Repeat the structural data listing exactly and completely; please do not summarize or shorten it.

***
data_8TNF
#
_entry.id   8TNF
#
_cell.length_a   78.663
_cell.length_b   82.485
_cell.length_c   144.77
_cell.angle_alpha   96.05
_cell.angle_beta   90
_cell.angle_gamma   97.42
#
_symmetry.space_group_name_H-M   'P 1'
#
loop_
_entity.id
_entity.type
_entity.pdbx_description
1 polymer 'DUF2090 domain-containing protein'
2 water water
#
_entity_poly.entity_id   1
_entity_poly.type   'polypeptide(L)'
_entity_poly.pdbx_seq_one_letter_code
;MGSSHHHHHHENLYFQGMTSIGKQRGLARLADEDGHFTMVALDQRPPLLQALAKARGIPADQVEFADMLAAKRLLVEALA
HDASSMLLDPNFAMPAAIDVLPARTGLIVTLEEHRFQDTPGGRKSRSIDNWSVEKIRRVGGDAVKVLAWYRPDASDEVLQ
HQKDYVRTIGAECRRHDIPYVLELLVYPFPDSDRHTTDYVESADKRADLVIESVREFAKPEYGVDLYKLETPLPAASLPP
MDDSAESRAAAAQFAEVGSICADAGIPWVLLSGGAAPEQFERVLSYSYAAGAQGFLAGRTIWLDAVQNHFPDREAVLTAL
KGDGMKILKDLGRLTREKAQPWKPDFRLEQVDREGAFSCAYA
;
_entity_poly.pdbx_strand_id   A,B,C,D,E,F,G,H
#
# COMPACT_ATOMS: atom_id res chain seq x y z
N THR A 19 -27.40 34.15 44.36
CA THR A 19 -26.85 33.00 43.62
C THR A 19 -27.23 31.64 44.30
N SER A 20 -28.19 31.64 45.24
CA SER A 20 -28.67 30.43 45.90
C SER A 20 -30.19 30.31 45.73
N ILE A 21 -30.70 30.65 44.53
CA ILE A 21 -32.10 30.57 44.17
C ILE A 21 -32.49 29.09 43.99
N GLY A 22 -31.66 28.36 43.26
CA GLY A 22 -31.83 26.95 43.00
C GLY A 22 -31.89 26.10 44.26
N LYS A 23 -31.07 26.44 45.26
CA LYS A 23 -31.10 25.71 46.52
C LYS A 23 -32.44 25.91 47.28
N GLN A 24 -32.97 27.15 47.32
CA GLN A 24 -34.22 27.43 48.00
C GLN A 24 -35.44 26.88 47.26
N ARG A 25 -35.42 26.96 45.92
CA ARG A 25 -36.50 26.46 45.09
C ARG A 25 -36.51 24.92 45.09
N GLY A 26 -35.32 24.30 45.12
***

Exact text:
data_8TNF
#
_entry.id   8TNF
#
_cell.length_a   78.663
_cell.length_b   82.485
_cell.length_c   144.77
_cell.angle_alpha   96.05
_cell.angle_beta   90
_cell.angle_gamma   97.42
#
_symmetry.space_group_name_H-M   'P 1'
#
loop_
_entity.id
_entity.type
_entity.pdbx_description
1 polymer 'DUF2090 domain-containing protein'
2 water water
#
_entity_poly.entity_id   1
_entity_poly.type   'polypeptide(L)'
_entity_poly.pdbx_seq_one_letter_code
;MGSSHHHHHHENLYFQGMTSIGKQRGLARLADEDGHFTMVALDQRPPLLQALAKARGIPADQVEFADMLAAKRLLVEALA
HDASSMLLDPNFAMPAAIDVLPARTGLIVTLEEHRFQDTPGGRKSRSIDNWSVEKIRRVGGDAVKVLAWYRPDASDEVLQ
HQKDYVRTIGAECRRHDIPYVLELLVYPFPDSDRHTTDYVESADKRADLVIESVREFAKPEYGVDLYKLETPLPAASLPP
MDDSAESRAAAAQFAEVGSICADAGIPWVLLSGGAAPEQFERVLSYSYAAGAQGFLAGRTIWLDAVQNHFPDREAVLTAL
KGDGMKILKDLGRLTREKAQPWKPDFRLEQVDREGAFSCAYA
;
_entity_poly.pdbx_strand_id   A,B,C,D,E,F,G,H
#
# COMPACT_ATOMS: atom_id res chain seq x y z
N THR A 19 -27.40 34.15 44.36
CA THR A 19 -26.85 33.00 43.62
C THR A 19 -27.23 31.64 44.30
N SER A 20 -28.19 31.64 45.24
CA SER A 20 -28.67 30.43 45.90
C SER A 20 -30.19 30.31 45.73
N ILE A 21 -30.70 30.65 44.53
CA ILE A 21 -32.10 30.57 44.17
C ILE A 21 -32.49 29.09 43.99
N GLY A 22 -31.66 28.36 43.26
CA GLY A 22 -31.83 26.95 43.00
C GLY A 22 -31.89 26.10 44.26
N LYS A 23 -31.07 26.44 45.26
CA LYS A 23 -31.10 25.71 46.52
C LYS A 23 -32.44 25.91 47.28
N GLN A 24 -32.97 27.15 47.32
CA GLN A 24 -34.22 27.43 48.00
C GLN A 24 -35.44 26.88 47.26
N ARG A 25 -35.42 26.96 45.92
CA ARG A 25 -36.50 26.46 45.09
C ARG A 25 -36.51 24.92 45.09
N GLY A 26 -35.32 24.30 45.12